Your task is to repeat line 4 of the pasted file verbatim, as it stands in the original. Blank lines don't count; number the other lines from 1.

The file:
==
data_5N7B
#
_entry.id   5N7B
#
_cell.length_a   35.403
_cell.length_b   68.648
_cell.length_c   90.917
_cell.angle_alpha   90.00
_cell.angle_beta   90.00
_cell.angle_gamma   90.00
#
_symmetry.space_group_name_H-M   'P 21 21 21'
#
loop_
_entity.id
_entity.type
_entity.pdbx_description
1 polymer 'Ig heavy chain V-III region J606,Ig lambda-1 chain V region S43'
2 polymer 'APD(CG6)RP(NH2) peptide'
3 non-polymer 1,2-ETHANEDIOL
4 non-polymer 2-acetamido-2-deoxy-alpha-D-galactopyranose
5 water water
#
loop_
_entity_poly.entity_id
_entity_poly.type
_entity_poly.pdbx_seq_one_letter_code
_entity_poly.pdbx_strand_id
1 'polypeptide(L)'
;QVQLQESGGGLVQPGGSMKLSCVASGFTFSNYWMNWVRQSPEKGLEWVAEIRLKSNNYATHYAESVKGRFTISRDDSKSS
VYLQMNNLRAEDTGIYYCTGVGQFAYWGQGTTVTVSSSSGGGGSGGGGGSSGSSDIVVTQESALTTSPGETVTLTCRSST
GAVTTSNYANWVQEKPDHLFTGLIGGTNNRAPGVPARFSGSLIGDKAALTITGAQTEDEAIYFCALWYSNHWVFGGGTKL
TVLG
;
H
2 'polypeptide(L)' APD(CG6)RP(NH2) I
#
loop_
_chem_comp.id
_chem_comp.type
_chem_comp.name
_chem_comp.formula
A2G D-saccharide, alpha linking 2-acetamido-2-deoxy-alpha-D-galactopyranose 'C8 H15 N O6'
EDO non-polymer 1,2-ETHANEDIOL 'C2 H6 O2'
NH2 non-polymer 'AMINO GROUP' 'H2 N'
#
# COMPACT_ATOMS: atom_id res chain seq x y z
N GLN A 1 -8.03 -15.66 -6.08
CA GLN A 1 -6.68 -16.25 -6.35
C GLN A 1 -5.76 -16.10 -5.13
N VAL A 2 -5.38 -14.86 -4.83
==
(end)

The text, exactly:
#